What can progressive law students do to better understand bigotry and intolerance and promote diversity? This is the question we sought to answer at this year’s ACS Midwest Regional Student Convening, which drew students to Chicago from across the Midwest. We assembled attorneys, judges, and legal advocates currently working on the front lines of progressive advocacy to discuss the effect and impact of bigotry in our often divisive and polarized political discourse.
We kicked off the convening Thursday night with remarks about restoring voting rights, the role of state attorneys general, and equity in the law.
On the Friday morning panel, “Fighting Bigotry”, John Bouman, president of the Sargent Shriver Center on Poverty Law, advocated that students should not “stay in their lane” regarding intolerance and bigotry because social change comes from progressive advocates fighting for others. Further, panelists Sufyan Sohel, the deputy director & counsel at CAIR Chicago and Melody Gomez, a Chicago attorney and author of Brown Girl Talks blog discussed what students can do to engage and empower our community to effect change.
Camilla Taylor, senior counsel for Lambda Legal, delivered the keynote address. Ms. Taylor discussed pending Supreme Court cases such as Masterpiece Cakeshop v. Colorado Civil Rights Commission, a case that could put anti-discrimination laws, and the people they protect, at risk across the country.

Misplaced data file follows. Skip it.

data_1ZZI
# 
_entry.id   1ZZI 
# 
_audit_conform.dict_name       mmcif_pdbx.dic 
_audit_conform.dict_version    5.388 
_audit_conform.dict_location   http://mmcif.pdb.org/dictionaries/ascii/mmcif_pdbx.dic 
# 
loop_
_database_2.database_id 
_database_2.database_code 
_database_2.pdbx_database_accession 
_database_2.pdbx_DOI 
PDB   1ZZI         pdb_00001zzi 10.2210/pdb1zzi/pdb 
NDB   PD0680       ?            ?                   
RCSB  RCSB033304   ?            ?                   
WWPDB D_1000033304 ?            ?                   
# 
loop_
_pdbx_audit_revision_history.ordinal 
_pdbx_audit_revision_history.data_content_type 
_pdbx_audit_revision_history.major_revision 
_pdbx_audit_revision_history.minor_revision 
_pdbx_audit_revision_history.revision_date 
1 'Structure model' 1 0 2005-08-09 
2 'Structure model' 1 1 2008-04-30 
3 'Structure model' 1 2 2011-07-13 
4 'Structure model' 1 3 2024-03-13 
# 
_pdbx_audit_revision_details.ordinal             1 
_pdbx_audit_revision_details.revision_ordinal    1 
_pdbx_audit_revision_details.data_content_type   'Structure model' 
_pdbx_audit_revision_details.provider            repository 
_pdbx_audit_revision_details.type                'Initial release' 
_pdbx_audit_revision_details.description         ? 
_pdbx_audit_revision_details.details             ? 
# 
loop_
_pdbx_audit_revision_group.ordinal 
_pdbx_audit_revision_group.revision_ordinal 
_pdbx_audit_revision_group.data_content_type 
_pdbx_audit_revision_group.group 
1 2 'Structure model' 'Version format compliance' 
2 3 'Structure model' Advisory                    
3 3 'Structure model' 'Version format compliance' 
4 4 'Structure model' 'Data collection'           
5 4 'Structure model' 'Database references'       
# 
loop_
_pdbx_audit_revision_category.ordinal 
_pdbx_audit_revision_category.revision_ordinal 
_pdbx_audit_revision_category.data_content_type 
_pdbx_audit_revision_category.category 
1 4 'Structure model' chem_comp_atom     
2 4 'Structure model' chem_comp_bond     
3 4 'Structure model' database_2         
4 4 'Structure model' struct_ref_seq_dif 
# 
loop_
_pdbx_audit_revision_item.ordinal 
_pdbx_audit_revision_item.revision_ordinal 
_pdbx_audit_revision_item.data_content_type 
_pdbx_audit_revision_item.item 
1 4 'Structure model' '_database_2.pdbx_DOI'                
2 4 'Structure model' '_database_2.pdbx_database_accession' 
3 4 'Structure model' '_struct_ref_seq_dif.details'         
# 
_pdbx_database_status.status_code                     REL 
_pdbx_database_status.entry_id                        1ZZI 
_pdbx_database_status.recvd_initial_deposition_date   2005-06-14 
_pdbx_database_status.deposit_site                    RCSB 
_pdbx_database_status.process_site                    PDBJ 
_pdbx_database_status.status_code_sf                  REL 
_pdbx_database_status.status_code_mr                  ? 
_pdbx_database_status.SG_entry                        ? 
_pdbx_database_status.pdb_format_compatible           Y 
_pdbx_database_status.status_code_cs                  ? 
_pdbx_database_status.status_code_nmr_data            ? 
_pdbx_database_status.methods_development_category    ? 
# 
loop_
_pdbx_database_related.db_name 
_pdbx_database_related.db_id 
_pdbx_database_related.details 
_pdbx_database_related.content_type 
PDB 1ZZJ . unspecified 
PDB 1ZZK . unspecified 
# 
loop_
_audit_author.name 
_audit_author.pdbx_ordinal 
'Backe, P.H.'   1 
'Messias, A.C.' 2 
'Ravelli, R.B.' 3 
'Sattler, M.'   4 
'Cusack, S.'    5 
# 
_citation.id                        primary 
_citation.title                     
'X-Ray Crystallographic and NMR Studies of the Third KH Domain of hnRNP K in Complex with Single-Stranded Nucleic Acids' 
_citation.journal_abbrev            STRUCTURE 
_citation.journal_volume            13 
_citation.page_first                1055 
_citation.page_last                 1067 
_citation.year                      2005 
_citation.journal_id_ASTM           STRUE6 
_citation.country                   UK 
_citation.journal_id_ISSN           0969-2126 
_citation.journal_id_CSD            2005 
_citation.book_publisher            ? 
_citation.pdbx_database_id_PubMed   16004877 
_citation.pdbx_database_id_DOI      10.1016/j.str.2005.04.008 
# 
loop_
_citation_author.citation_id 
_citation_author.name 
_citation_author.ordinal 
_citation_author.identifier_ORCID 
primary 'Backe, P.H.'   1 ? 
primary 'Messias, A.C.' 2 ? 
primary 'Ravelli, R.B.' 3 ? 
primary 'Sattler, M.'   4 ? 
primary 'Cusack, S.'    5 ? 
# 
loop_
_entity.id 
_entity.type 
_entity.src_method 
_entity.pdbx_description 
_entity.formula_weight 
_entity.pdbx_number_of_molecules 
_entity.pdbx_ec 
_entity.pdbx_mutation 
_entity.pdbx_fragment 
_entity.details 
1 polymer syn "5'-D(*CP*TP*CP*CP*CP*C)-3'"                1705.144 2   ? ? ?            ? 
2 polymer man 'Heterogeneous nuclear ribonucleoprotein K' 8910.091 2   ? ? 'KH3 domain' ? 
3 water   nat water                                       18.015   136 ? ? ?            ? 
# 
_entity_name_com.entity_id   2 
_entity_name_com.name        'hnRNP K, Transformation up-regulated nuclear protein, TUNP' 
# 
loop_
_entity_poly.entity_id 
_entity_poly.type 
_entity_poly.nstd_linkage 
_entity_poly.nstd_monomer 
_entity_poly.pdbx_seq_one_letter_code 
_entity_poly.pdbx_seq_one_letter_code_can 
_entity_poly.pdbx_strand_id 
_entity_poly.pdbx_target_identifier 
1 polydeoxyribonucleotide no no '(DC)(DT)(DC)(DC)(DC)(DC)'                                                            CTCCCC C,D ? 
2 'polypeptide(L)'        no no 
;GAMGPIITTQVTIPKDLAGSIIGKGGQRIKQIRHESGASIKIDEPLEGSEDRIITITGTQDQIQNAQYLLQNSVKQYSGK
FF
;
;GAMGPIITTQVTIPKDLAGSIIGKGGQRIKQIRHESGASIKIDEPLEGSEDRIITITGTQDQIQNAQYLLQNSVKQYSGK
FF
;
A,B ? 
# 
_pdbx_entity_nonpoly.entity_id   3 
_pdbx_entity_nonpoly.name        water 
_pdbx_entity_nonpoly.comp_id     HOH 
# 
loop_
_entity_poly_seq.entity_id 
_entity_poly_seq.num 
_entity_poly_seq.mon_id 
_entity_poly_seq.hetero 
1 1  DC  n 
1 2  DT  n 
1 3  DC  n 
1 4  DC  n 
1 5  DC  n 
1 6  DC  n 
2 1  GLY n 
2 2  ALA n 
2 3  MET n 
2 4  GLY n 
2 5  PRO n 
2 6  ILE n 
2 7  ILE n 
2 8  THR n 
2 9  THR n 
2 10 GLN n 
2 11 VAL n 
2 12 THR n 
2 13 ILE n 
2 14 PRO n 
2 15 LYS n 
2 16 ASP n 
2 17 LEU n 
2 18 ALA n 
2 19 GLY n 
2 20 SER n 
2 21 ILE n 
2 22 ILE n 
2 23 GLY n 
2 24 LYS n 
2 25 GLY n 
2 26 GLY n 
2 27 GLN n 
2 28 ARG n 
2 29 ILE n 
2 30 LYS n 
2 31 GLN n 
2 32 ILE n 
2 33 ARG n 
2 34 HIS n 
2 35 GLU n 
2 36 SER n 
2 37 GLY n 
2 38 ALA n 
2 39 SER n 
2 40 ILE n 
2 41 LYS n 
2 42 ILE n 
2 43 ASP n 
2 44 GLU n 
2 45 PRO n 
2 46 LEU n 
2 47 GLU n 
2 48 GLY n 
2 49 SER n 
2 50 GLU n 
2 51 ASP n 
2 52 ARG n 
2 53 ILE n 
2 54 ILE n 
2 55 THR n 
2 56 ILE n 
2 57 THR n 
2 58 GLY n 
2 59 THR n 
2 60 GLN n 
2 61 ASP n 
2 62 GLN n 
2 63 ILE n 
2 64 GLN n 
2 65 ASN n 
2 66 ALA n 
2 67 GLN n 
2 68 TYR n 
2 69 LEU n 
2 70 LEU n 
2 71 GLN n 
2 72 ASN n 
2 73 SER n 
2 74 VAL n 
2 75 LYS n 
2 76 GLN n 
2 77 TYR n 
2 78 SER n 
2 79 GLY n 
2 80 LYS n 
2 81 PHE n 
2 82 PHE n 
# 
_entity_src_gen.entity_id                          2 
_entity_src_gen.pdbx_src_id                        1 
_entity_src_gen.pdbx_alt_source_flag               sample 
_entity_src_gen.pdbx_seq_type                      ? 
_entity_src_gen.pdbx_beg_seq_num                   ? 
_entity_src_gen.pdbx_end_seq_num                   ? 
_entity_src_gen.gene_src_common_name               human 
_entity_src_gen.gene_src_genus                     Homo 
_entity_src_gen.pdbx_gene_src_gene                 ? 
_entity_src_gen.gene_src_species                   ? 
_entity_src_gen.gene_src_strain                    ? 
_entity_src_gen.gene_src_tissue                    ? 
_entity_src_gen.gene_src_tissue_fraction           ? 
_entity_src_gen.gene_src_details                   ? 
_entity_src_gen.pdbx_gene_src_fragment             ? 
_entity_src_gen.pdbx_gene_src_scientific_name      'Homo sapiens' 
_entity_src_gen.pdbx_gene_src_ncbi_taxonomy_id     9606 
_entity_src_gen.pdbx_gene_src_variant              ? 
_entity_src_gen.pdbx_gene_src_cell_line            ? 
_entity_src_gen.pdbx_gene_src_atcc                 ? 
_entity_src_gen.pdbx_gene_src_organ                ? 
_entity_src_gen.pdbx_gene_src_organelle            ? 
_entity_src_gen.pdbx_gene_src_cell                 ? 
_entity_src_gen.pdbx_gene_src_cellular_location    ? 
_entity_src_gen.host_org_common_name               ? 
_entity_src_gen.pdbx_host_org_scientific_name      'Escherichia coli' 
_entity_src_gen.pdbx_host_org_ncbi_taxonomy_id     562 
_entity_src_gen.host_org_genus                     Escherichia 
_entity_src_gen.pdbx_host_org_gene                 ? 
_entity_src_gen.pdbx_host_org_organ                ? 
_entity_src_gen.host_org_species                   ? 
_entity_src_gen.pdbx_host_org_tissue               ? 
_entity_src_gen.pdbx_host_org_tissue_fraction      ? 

One highlight from the convening was the vibrant discussion of the ACS Gavel Gap report, where local federal and state judges discussed diversity on the bench. Moderated by Juan Thomas, president of the National Bar Association, the panel was composed of federal and state judges who discussed how bigotry has impacted their careers and what law students can do to promote inclusion and equity in the legal community.
Finally, student leaders from several ACS student chapters in the Midwest discussed what students can do to affect change and promote a progressive dialogue on our campuses. All in attendance walked away from this event with plans on how to further these initiatives in our communities and lives.